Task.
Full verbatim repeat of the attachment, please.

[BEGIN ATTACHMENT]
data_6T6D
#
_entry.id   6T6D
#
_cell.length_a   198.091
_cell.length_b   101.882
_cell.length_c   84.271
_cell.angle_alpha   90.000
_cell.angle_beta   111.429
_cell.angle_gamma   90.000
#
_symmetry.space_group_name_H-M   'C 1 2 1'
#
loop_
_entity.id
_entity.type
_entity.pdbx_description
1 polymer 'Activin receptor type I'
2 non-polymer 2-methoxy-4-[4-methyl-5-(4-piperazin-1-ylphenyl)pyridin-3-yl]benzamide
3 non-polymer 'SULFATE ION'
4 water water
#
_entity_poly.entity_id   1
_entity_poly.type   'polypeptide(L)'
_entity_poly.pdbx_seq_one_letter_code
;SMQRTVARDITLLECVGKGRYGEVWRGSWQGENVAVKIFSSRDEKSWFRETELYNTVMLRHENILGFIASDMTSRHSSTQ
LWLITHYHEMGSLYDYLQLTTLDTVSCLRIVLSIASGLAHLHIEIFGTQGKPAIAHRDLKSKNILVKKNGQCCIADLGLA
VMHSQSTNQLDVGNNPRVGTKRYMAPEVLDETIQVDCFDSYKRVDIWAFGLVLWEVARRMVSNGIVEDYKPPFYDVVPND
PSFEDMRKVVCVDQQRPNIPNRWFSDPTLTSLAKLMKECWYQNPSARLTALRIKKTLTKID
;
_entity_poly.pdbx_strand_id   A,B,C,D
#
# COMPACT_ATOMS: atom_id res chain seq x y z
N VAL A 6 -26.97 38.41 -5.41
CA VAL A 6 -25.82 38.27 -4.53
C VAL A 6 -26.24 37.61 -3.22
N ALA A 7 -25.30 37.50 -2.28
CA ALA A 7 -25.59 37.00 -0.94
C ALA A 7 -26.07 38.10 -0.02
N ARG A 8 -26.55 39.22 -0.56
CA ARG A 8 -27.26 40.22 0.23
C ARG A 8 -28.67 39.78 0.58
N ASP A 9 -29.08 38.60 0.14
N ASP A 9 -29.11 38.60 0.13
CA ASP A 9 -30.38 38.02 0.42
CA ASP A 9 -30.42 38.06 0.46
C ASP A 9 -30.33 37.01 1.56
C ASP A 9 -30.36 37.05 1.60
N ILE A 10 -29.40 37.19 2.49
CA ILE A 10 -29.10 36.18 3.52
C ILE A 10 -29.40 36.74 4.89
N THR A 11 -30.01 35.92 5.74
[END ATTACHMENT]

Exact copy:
data_6T6D
#
_entry.id   6T6D
#
_cell.length_a   198.091
_cell.length_b   101.882
_cell.length_c   84.271
_cell.angle_alpha   90.000
_cell.angle_beta   111.429
_cell.angle_gamma   90.000
#
_symmetry.space_group_name_H-M   'C 1 2 1'
#
loop_
_entity.id
_entity.type
_entity.pdbx_description
1 polymer 'Activin receptor type I'
2 non-polymer 2-methoxy-4-[4-methyl-5-(4-piperazin-1-ylphenyl)pyridin-3-yl]benzamide
3 non-polymer 'SULFATE ION'
4 water water
#
_entity_poly.entity_id   1
_entity_poly.type   'polypeptide(L)'
_entity_poly.pdbx_seq_one_letter_code
;SMQRTVARDITLLECVGKGRYGEVWRGSWQGENVAVKIFSSRDEKSWFRETELYNTVMLRHENILGFIASDMTSRHSSTQ
LWLITHYHEMGSLYDYLQLTTLDTVSCLRIVLSIASGLAHLHIEIFGTQGKPAIAHRDLKSKNILVKKNGQCCIADLGLA
VMHSQSTNQLDVGNNPRVGTKRYMAPEVLDETIQVDCFDSYKRVDIWAFGLVLWEVARRMVSNGIVEDYKPPFYDVVPND
PSFEDMRKVVCVDQQRPNIPNRWFSDPTLTSLAKLMKECWYQNPSARLTALRIKKTLTKID
;
_entity_poly.pdbx_strand_id   A,B,C,D
#
# COMPACT_ATOMS: atom_id res chain seq x y z
N VAL A 6 -26.97 38.41 -5.41
CA VAL A 6 -25.82 38.27 -4.53
C VAL A 6 -26.24 37.61 -3.22
N ALA A 7 -25.30 37.50 -2.28
CA ALA A 7 -25.59 37.00 -0.94
C ALA A 7 -26.07 38.10 -0.02
N ARG A 8 -26.55 39.22 -0.56
CA ARG A 8 -27.26 40.22 0.23
C ARG A 8 -28.67 39.78 0.58
N ASP A 9 -29.08 38.60 0.14
N ASP A 9 -29.11 38.60 0.13
CA ASP A 9 -30.38 38.02 0.42
CA ASP A 9 -30.42 38.06 0.46
C ASP A 9 -30.33 37.01 1.56
C ASP A 9 -30.36 37.05 1.60
N ILE A 10 -29.40 37.19 2.49
CA ILE A 10 -29.10 36.18 3.52
C ILE A 10 -29.40 36.74 4.89
N THR A 11 -30.01 35.92 5.74